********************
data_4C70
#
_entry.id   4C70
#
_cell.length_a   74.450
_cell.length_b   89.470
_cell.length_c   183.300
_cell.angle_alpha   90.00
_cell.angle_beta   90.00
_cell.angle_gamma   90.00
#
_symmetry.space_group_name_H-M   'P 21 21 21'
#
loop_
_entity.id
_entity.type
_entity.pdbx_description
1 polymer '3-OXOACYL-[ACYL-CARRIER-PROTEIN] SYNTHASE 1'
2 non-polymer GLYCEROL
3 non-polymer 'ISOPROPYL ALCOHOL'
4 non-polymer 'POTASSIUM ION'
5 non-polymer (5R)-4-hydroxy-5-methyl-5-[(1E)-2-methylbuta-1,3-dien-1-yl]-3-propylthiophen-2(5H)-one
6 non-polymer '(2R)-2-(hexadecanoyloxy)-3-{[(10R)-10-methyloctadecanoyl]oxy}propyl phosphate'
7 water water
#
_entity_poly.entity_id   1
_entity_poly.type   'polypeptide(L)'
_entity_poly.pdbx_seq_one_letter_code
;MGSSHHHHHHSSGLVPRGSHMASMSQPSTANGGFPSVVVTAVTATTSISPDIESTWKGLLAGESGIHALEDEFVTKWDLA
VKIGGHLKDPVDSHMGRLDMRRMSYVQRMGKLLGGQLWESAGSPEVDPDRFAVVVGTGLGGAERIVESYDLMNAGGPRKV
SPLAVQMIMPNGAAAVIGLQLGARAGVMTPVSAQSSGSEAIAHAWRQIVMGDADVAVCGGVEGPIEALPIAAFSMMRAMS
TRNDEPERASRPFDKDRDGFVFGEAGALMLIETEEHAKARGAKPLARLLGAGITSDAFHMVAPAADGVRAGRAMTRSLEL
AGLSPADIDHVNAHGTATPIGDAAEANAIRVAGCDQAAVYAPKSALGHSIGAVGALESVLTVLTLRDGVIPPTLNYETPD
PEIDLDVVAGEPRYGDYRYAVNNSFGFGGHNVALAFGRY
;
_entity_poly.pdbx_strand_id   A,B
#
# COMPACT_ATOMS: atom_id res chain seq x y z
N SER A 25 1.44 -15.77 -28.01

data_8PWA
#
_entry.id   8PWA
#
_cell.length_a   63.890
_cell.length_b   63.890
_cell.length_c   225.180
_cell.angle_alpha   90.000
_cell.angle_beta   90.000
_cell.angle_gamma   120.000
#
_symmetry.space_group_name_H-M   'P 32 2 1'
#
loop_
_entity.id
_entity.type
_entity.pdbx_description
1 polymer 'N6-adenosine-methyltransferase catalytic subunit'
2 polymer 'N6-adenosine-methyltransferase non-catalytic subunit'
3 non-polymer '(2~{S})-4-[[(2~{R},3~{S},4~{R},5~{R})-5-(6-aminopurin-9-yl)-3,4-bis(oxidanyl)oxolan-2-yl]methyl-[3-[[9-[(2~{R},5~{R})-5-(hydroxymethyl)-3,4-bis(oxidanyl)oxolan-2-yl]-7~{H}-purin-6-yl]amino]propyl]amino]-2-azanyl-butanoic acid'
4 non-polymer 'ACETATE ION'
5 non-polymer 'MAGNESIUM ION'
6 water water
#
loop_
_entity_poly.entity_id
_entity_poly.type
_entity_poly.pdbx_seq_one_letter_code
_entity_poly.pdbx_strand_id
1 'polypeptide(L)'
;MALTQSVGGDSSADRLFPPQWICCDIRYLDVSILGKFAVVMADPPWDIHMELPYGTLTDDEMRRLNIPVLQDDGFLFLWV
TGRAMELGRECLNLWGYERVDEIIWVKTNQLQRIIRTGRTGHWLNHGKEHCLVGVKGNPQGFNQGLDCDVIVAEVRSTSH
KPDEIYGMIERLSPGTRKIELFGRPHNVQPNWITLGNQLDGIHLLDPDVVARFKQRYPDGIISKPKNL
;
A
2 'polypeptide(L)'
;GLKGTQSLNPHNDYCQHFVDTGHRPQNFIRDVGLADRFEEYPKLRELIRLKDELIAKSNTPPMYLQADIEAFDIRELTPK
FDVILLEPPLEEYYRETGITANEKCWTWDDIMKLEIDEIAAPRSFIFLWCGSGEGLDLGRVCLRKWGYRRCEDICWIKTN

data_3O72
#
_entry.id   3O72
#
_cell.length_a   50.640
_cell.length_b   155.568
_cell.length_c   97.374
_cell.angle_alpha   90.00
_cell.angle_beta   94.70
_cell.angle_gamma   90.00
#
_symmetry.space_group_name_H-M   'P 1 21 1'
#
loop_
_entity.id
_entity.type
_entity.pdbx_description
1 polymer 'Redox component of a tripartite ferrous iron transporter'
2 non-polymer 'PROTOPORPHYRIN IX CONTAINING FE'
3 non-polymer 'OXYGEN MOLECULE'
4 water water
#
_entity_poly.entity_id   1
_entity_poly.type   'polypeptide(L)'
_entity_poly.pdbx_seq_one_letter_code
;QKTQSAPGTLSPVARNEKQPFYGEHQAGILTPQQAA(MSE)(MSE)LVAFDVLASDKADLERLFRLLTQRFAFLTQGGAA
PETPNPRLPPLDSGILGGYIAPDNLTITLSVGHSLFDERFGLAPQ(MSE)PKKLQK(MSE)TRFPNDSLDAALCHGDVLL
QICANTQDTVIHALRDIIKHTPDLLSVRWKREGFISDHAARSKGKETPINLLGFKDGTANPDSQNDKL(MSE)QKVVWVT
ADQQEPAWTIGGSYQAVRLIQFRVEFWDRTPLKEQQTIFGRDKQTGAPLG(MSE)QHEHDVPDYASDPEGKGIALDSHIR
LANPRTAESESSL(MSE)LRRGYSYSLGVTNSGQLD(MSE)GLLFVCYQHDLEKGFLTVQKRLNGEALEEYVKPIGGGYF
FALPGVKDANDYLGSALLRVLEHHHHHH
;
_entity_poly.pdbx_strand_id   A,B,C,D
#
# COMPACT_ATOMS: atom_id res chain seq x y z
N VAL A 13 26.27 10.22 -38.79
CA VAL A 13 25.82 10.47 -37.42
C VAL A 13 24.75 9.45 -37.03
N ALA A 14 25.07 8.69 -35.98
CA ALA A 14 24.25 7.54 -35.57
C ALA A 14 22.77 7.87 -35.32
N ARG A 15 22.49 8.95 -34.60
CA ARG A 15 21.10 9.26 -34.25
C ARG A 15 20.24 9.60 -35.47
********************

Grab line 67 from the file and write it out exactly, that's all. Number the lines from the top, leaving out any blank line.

_entity_poly.pdbx_seq_one_letter_code